PRE measurements

For PRE measurements, pET-28a: fusB14 was modified to encode FusB independently harboring amino acid substitutions R19C and T26C in the N-terminal domain, and N150C in the C-terminal domain (Genscript) which were labelled using MTSL as described in supplementary materials and methods. Each substitution was at a solvent exposed, non-conserved residue. 15N-TROSY-HSQC spectra of the mutant proteins established that these amino acid substitutions did not perturb the structure of FusB, except in the immediate vicinity of the substitution (Supplementary Fig. 7). Amide 1H PRE effects were made from the ratio of peak intensities from 15N-TROSY-HSQC spectra measured from 15N, partially deuterated EF-GC3 bound to MTSL tagged FusB mutants and 15N, partially deuterated EF-GC3 bound to untagged FusB as sample degradation prevented the use of reduced MTSL tagged samples.

Solvent PREs

Solvent PREs from amide proton R1 relaxation measurements were measured for 15N deuterated EF-GC3 bound to non-isotopically enriched FusB using 0.0, 0.25, 0.5, 0.75 and 1.0 mM Gd-DPTA-BMA as the probe and following the method of Madl et. al.26, as detailed in supplementary materials and methods.

Structure calculation

Modelling of conformational changes

To model conformational changes upon complexation, the crystal structures were refined to better fit the RDC and solvent PRE data using Xplor-NIH34 and the method of Wang et. al.29. For refinement of the EF-GC3 domain IV internal conformation, the structure of all three domains excepting the domain IV helices and the loops joining them to the remainder of the structure was fixed while the helices were allowed to move as a rigid body. For realignment of domains IV and V of EF-GC3, domain IV was fixed while domain V was allowed to move as a rigid body with restraints included from RDCs from both domains. Domain III was allowed to move unrestrained as a rigid body to prevent it from sterically hindering domain realignment. To maintain a compact protein structure, solvent PRE restraints were included in all EF-GC3 calculations using the method of Wang et. al.29. Calculation of an ensemble of 100 structures converged well with this model with an average RMSD from the lowest energy structure for Cα atoms of 0.38 Å for the best 50 structures. For realignment of the two domains of FusB, the C-terminal domain was fixed and the N-terminal domain allowed to move as a rigid body. Calculation of an ensemble of 100 structures converged well with this model with an average RMSD from the lowest energy structure for Cα atoms of 0.08 Å for the best 50 structures.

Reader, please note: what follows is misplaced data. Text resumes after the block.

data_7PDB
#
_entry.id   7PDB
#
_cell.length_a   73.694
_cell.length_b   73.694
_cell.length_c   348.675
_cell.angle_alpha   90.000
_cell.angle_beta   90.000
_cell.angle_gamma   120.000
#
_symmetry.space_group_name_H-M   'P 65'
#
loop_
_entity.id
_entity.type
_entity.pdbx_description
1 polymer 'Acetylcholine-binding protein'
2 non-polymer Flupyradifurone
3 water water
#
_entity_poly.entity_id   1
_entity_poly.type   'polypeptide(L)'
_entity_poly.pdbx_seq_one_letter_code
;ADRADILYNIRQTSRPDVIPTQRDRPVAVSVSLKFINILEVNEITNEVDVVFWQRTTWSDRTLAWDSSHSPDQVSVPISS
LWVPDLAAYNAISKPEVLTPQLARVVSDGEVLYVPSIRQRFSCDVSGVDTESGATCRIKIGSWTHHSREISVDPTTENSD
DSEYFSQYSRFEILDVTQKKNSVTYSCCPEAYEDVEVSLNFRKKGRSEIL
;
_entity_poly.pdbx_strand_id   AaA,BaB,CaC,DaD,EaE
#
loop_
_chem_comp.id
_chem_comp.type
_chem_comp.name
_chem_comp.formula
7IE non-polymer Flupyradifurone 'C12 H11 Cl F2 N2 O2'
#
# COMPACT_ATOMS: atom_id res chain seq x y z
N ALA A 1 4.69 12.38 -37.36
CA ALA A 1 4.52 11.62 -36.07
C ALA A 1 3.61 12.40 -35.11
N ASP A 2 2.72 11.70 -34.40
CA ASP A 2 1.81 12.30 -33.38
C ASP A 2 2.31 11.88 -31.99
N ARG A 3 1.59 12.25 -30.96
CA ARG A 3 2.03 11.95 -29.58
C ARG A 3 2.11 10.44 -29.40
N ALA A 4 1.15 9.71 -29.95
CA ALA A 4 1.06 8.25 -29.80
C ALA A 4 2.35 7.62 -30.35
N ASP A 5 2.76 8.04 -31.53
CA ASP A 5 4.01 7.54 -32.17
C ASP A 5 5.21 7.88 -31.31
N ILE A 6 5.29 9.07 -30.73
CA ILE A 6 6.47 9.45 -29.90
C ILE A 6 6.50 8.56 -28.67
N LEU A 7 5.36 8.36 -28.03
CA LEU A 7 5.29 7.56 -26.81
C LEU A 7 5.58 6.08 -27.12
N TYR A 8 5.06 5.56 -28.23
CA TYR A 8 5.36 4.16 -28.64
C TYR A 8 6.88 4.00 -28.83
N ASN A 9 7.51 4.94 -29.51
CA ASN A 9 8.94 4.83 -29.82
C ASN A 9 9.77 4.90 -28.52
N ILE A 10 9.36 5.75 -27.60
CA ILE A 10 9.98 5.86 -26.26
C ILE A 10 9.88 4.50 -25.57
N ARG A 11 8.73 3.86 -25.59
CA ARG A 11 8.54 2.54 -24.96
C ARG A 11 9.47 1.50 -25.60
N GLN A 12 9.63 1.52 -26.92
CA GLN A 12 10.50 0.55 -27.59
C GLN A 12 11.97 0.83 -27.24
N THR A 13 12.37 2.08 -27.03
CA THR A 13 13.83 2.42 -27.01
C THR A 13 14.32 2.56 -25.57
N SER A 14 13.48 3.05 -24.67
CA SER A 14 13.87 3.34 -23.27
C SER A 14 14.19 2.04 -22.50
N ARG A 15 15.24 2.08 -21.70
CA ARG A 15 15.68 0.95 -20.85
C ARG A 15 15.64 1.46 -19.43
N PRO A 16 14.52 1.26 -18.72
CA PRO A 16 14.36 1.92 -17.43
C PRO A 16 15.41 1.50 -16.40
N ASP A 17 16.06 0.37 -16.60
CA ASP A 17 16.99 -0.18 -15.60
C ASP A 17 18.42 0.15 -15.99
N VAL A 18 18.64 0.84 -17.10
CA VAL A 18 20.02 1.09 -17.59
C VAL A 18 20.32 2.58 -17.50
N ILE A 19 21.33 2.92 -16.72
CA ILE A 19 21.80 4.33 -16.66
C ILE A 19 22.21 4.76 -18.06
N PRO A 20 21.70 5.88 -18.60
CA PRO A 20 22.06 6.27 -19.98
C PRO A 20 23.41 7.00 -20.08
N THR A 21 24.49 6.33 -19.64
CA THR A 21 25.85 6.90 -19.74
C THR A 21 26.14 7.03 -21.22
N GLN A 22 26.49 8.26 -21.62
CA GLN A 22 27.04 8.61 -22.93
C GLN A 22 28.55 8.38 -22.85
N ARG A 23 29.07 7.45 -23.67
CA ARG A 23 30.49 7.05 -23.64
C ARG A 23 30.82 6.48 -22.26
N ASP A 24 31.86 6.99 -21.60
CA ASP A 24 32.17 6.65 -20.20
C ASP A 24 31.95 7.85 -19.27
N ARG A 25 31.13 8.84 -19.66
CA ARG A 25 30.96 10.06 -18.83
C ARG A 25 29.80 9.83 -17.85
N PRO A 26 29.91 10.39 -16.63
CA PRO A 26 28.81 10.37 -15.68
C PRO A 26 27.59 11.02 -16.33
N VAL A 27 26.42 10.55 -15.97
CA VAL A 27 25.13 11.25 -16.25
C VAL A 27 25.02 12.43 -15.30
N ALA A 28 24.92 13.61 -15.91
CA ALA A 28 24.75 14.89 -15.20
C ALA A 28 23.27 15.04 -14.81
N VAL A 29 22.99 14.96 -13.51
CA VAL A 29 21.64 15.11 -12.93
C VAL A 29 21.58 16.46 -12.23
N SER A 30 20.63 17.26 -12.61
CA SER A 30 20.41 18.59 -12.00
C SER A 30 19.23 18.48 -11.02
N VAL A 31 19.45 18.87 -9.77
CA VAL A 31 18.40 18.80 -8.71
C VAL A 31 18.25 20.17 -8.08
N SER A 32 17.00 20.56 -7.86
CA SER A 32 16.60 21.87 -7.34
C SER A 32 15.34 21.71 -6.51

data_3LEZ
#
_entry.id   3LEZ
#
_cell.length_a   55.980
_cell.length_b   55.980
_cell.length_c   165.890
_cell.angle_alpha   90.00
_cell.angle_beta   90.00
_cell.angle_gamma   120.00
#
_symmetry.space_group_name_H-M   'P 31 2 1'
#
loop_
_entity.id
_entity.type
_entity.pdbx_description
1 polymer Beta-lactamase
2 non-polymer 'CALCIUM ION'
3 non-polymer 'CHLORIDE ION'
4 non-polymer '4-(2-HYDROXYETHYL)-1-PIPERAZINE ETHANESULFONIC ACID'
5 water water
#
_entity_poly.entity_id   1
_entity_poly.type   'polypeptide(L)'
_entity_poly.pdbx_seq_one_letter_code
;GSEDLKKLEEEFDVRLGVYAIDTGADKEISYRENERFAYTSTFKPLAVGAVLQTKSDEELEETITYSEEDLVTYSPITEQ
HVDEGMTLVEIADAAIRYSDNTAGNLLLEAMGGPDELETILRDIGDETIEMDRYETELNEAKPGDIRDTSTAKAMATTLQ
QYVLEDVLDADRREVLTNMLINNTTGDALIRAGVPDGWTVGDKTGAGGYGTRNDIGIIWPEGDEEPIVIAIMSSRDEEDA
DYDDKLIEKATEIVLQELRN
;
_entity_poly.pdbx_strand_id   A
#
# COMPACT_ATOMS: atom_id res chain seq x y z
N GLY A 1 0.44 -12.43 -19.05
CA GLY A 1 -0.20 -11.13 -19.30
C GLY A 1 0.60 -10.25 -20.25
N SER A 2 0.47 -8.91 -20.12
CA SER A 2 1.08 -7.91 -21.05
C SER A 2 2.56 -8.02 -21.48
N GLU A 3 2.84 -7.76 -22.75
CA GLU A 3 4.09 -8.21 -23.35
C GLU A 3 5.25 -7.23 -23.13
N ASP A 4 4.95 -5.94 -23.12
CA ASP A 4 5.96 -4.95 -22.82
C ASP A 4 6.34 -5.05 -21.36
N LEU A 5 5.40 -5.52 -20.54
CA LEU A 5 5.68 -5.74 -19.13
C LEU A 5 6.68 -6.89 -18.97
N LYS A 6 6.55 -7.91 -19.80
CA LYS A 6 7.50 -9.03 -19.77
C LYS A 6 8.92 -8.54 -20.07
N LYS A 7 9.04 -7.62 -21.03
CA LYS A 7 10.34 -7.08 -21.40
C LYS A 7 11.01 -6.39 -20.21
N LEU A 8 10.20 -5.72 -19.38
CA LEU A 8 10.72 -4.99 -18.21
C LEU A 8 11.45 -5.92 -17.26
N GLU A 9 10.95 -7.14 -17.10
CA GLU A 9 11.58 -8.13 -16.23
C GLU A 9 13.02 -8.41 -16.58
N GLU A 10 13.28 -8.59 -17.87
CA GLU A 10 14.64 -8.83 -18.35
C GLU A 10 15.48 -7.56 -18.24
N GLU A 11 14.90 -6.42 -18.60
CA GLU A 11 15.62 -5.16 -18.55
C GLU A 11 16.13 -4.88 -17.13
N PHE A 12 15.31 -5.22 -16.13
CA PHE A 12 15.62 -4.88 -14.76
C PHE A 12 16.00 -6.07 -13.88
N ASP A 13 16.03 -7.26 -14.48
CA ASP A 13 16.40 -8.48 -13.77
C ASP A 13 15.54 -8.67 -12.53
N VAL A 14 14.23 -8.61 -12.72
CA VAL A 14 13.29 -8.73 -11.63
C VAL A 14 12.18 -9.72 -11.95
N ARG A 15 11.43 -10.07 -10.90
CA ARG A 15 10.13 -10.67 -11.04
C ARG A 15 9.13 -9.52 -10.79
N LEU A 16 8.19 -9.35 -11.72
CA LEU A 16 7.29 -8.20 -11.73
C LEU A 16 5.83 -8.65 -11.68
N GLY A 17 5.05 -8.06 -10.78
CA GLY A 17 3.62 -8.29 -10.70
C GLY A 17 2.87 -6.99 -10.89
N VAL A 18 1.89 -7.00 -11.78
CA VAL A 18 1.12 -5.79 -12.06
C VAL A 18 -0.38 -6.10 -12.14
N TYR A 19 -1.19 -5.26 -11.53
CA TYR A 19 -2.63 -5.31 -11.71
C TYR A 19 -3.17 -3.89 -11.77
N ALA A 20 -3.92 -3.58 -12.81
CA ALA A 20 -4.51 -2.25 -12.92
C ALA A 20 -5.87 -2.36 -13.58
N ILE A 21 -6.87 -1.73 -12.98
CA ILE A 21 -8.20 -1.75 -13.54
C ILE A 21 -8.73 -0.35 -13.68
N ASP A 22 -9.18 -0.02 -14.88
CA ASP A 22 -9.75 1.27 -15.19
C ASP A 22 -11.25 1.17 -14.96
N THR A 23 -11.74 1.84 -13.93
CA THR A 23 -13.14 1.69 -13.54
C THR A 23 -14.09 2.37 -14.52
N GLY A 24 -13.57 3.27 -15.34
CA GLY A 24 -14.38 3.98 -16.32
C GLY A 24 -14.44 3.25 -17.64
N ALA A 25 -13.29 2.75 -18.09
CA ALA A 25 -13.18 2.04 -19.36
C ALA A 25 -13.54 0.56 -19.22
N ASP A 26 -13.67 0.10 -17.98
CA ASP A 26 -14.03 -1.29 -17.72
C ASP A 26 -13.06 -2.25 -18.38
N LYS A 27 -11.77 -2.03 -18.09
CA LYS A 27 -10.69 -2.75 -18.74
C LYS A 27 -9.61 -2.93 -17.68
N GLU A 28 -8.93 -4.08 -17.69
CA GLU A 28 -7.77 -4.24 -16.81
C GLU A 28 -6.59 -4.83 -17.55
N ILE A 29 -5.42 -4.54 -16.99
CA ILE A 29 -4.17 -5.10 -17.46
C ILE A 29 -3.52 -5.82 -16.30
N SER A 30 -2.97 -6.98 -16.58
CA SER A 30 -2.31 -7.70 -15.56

Docking calculations